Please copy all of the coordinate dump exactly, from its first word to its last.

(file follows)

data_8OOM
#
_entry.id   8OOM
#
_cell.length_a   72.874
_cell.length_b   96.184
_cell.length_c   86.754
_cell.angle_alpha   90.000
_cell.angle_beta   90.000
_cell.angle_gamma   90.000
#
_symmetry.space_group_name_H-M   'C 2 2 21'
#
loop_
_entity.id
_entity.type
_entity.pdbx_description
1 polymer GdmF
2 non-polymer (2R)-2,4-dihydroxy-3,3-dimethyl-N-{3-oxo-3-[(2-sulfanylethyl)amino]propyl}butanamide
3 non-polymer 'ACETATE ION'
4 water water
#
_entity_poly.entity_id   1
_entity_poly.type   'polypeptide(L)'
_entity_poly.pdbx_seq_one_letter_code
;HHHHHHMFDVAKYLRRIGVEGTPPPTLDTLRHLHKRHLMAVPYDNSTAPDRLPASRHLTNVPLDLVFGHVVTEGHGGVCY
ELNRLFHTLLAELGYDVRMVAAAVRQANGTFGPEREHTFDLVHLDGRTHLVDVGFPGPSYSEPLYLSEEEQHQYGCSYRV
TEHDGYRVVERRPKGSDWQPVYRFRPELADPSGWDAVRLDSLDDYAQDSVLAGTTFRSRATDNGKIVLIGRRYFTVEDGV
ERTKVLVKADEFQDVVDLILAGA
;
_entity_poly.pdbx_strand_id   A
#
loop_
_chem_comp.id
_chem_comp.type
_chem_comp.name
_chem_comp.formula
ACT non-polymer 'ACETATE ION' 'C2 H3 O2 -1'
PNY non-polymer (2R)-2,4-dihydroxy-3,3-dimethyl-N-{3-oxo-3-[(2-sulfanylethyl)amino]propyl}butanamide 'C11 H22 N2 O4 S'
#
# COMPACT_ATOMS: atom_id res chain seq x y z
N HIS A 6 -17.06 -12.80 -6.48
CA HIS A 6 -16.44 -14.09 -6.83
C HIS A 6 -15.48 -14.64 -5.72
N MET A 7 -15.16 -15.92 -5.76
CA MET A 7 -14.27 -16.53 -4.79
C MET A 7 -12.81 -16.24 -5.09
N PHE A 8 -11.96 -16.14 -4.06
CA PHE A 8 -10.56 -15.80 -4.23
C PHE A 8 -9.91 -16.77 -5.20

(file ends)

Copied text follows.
data_8OOM
#
_entry.id   8OOM
#
_cell.length_a   72.874
_cell.length_b   96.184
_cell.length_c   86.754
_cell.angle_alpha   90.000
_cell.angle_beta   90.000
_cell.angle_gamma   90.000
#
_symmetry.space_group_name_H-M   'C 2 2 21'
#
loop_
_entity.id
_entity.type
_entity.pdbx_description
1 polymer GdmF
2 non-polymer (2R)-2,4-dihydroxy-3,3-dimethyl-N-{3-oxo-3-[(2-sulfanylethyl)amino]propyl}butanamide
3 non-polymer 'ACETATE ION'
4 water water
#
_entity_poly.entity_id   1
_entity_poly.type   'polypeptide(L)'
_entity_poly.pdbx_seq_one_letter_code
;HHHHHHMFDVAKYLRRIGVEGTPPPTLDTLRHLHKRHLMAVPYDNSTAPDRLPASRHLTNVPLDLVFGHVVTEGHGGVCY
ELNRLFHTLLAELGYDVRMVAAAVRQANGTFGPEREHTFDLVHLDGRTHLVDVGFPGPSYSEPLYLSEEEQHQYGCSYRV
TEHDGYRVVERRPKGSDWQPVYRFRPELADPSGWDAVRLDSLDDYAQDSVLAGTTFRSRATDNGKIVLIGRRYFTVEDGV
ERTKVLVKADEFQDVVDLILAGA
;
_entity_poly.pdbx_strand_id   A
#
loop_
_chem_comp.id
_chem_comp.type
_chem_comp.name
_chem_comp.formula
ACT non-polymer 'ACETATE ION' 'C2 H3 O2 -1'
PNY non-polymer (2R)-2,4-dihydroxy-3,3-dimethyl-N-{3-oxo-3-[(2-sulfanylethyl)amino]propyl}butanamide 'C11 H22 N2 O4 S'
#
# COMPACT_ATOMS: atom_id res chain seq x y z
N HIS A 6 -17.06 -12.80 -6.48
CA HIS A 6 -16.44 -14.09 -6.83
C HIS A 6 -15.48 -14.64 -5.72
N MET A 7 -15.16 -15.92 -5.76
CA MET A 7 -14.27 -16.53 -4.79
C MET A 7 -12.81 -16.24 -5.09
N PHE A 8 -11.96 -16.14 -4.06
CA PHE A 8 -10.56 -15.80 -4.23
C PHE A 8 -9.91 -16.77 -5.20